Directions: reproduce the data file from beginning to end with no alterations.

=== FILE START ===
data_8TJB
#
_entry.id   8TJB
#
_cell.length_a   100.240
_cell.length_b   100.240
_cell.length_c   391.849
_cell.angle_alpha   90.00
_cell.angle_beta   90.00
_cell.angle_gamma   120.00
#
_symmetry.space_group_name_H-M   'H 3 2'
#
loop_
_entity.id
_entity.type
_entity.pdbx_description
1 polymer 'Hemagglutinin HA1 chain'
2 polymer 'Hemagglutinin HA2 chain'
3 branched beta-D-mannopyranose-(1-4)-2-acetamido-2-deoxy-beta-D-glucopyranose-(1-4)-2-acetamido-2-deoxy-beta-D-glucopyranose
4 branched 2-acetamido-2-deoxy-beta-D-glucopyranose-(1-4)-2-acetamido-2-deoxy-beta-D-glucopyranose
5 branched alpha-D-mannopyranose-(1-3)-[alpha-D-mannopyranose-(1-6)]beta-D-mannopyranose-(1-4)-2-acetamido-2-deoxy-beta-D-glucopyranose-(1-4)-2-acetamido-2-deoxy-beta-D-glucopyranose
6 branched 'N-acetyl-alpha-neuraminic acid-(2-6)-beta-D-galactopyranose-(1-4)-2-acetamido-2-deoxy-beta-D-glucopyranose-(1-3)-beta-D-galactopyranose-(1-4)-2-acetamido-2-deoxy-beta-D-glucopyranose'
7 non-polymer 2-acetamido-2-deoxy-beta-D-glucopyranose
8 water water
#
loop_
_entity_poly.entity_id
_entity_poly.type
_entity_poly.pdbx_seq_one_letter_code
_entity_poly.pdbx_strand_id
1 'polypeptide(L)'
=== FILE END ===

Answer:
data_8TJB
#
_entry.id   8TJB
#
_cell.length_a   100.240
_cell.length_b   100.240
_cell.length_c   391.849
_cell.angle_alpha   90.00
_cell.angle_beta   90.00
_cell.angle_gamma   120.00
#
_symmetry.space_group_name_H-M   'H 3 2'
#
loop_
_entity.id
_entity.type
_entity.pdbx_description
1 polymer 'Hemagglutinin HA1 chain'
2 polymer 'Hemagglutinin HA2 chain'
3 branched beta-D-mannopyranose-(1-4)-2-acetamido-2-deoxy-beta-D-glucopyranose-(1-4)-2-acetamido-2-deoxy-beta-D-glucopyranose
4 branched 2-acetamido-2-deoxy-beta-D-glucopyranose-(1-4)-2-acetamido-2-deoxy-beta-D-glucopyranose
5 branched alpha-D-mannopyranose-(1-3)-[alpha-D-mannopyranose-(1-6)]beta-D-mannopyranose-(1-4)-2-acetamido-2-deoxy-beta-D-glucopyranose-(1-4)-2-acetamido-2-deoxy-beta-D-glucopyranose
6 branched 'N-acetyl-alpha-neuraminic acid-(2-6)-beta-D-galactopyranose-(1-4)-2-acetamido-2-deoxy-beta-D-glucopyranose-(1-3)-beta-D-galactopyranose-(1-4)-2-acetamido-2-deoxy-beta-D-glucopyranose'
7 non-polymer 2-acetamido-2-deoxy-beta-D-glucopyranose
8 water water
#
loop_
_entity_poly.entity_id
_entity_poly.type
_entity_poly.pdbx_seq_one_letter_code
_entity_poly.pdbx_strand_id
1 'polypeptide(L)'